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AGGREGATE EXPENDITURE LINE: A line representing the relation between aggregate expenditures and gross domestic product used in the Keynesian cross. The aggregate expenditure line is obtained by adding investment expenditures, government purchases, and net exports to the consumption line. As such, the slope of the aggregate expenditure line is largely based on the slope of the consumption line (which is the marginal propensity to consume), with adjustments coming from the marginal propensity to invest, the marginal propensity for government purchases, and the marginal propensity to import. The intersection of the aggregate expenditures line and the 45-degree line identifies the equilibrium level of output in the Keynesian cross.

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NET NATIONAL PRODUCT:

The total market value of all final goods and services produced by citizens of an economy during a given period of time, usually a year, after adjusting for the depreciation of capital. Net national product (NNP) has the same relation to net domestic product (NDP) as gross national product (GNP) has to gross domestic product (GDP). Net national product also has the same relation to gross national product that net domestic product has to gross domestic product. Like NDP, NNP is a measure of the net production in the economy.
The key difference between NNP and NDP is identical to that between GNP and GDP. Net national product measures all output produced by citizens of a nation, regardless of where that production takes place, and net domestic product measures all output produced within the political boundaries of a nation, regardless of the citizenry of those doing the producing. The difference between NNP and NDP is net foreign factor income.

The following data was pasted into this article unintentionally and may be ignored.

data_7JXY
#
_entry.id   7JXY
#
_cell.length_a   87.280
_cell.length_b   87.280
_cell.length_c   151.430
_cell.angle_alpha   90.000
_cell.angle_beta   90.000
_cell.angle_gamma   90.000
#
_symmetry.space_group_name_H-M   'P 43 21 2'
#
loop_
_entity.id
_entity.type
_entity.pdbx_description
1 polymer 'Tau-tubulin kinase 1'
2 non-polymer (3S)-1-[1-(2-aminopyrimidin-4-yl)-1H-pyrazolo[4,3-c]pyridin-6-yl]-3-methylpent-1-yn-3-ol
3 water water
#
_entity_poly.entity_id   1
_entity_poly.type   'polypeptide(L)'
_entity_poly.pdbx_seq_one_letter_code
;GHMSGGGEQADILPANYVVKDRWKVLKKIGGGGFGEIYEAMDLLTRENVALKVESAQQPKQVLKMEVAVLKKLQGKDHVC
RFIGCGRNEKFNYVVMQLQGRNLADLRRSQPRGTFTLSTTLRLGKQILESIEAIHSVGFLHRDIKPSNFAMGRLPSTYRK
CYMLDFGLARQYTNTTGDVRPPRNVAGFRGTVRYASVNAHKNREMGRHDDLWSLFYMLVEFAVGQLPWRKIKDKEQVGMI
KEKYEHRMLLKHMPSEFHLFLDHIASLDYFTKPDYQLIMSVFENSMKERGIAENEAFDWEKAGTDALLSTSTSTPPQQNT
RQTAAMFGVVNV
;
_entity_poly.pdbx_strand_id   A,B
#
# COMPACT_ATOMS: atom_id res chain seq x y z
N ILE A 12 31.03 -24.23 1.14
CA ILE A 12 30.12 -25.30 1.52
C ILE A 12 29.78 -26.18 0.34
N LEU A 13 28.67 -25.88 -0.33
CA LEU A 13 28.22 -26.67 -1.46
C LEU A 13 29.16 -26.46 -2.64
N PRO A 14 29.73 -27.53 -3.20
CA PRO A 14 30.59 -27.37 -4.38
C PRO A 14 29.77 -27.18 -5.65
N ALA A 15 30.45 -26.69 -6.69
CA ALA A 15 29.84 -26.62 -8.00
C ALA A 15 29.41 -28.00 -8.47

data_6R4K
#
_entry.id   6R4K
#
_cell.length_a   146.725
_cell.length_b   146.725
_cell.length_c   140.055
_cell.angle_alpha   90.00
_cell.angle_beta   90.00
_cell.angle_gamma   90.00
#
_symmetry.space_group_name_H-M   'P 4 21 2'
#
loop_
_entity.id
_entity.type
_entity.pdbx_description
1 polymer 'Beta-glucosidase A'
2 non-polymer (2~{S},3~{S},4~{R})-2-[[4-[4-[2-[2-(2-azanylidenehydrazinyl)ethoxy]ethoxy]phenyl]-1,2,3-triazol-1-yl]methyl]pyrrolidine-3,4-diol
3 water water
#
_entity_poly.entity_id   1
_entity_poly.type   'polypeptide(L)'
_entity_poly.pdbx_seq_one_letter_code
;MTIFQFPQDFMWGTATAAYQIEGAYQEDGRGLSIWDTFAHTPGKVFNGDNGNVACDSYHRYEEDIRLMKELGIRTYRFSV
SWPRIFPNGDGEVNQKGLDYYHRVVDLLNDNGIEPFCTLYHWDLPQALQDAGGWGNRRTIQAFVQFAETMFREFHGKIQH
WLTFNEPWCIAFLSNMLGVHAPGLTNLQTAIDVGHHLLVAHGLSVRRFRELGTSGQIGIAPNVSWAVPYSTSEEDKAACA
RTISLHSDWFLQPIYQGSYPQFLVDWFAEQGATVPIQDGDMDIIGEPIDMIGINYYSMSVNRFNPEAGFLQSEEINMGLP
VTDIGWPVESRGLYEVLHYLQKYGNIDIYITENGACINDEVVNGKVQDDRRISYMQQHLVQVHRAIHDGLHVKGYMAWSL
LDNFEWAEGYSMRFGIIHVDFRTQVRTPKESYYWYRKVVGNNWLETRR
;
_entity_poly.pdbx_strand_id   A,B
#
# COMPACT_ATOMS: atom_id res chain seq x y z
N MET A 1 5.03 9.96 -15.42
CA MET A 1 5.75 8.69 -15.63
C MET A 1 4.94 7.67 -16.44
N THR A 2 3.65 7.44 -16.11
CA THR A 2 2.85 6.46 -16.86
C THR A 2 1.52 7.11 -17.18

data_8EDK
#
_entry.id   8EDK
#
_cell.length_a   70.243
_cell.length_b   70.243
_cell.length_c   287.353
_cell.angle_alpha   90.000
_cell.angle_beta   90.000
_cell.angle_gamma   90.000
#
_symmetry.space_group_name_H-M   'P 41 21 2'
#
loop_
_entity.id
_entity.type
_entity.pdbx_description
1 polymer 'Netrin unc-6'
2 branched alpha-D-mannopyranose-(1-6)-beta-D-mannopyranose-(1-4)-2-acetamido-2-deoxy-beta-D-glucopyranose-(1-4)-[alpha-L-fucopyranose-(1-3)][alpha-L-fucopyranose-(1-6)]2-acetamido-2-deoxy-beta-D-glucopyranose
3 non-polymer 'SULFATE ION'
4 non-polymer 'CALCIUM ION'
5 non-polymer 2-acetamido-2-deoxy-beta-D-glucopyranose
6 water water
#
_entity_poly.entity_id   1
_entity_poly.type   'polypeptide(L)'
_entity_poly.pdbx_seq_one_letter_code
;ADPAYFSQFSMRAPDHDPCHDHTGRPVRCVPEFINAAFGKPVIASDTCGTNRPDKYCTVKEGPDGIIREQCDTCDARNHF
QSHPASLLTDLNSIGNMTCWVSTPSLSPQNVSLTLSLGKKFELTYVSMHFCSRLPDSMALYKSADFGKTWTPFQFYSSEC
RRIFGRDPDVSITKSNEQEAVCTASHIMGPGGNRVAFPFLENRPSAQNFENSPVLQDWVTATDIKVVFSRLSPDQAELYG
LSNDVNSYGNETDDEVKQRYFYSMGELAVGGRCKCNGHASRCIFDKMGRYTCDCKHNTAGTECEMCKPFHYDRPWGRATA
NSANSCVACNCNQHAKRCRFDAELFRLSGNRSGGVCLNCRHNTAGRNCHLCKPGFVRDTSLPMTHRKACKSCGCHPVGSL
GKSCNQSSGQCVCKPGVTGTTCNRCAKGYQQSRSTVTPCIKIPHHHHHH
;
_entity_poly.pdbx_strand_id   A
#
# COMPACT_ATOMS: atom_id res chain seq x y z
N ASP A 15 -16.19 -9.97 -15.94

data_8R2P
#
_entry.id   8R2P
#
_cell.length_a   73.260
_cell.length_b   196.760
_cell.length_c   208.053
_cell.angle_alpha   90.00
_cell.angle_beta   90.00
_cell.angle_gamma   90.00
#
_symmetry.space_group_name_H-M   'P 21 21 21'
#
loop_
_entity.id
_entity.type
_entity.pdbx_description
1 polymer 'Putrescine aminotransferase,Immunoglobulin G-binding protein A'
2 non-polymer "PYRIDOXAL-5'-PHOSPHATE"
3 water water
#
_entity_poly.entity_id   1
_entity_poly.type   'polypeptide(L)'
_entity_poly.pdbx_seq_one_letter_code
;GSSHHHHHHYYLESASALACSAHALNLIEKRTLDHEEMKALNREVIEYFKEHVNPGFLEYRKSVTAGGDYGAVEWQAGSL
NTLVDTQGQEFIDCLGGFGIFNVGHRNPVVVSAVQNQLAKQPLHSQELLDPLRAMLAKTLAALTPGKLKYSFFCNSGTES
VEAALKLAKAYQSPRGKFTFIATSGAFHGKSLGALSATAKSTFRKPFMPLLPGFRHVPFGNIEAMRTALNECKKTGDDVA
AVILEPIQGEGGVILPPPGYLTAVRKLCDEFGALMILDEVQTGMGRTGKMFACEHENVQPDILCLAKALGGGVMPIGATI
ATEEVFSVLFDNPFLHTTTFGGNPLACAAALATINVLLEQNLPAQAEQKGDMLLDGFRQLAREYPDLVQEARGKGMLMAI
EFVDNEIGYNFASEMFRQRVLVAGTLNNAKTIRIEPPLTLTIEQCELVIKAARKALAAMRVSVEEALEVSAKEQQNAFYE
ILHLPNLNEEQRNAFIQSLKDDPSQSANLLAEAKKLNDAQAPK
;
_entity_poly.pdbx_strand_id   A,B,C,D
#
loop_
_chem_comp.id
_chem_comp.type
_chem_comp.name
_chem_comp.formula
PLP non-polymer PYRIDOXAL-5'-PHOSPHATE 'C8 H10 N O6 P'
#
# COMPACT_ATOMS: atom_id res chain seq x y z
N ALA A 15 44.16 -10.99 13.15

In the same way that NDP is derived from GDP by subtracting capital depreciation, specifically the capital consumption adjustment (CCA), NNP is derived from GNP by subtracting the capital consumption adjustment.

NNP=GNP - CCA
When GNP gave way to GDP as the primary measure of gross production in the early 1990s, so too did NNP give way to NDP as the primary measure of net production in the economy. NNP can still be derived from the numbers provided by the Bureau of Economic Analysis, but it is seldom if ever reported with other standard measures of production and income.

<= NET INTERESTNET PRIVATE DOMESTIC INVESTMENT =>


Recommended Citation:

NET NATIONAL PRODUCT, AmosWEB Encyclonomic WEB*pedia, http://www.AmosWEB.com, AmosWEB LLC, 2000-2018. [Accessed: October 15, 2018].


Check Out These Related Terms...

     | capital consumption adjustment | capital depreciation | gross domestic product | national income | personal income | disposable income | real gross domestic product |


Or For A Little Background...

     | net domestic product | gross national product | production | product markets | market | value | business cycle indicators | National Income and Product Accounts | Bureau of Economic Analysis | National Bureau of Economic Research |


And For Further Study...

     | macroeconomic problems | macroeconomic theories | macroeconomic sectors | circular flow | business cycles | stabilization policies | gross domestic product, ins and outs | gross domestic product, welfare | gross domestic product, expenditures | gross domestic product, income | net foreign factor income | unemployment | inflation |


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     | Bureau of Economic Analysis |


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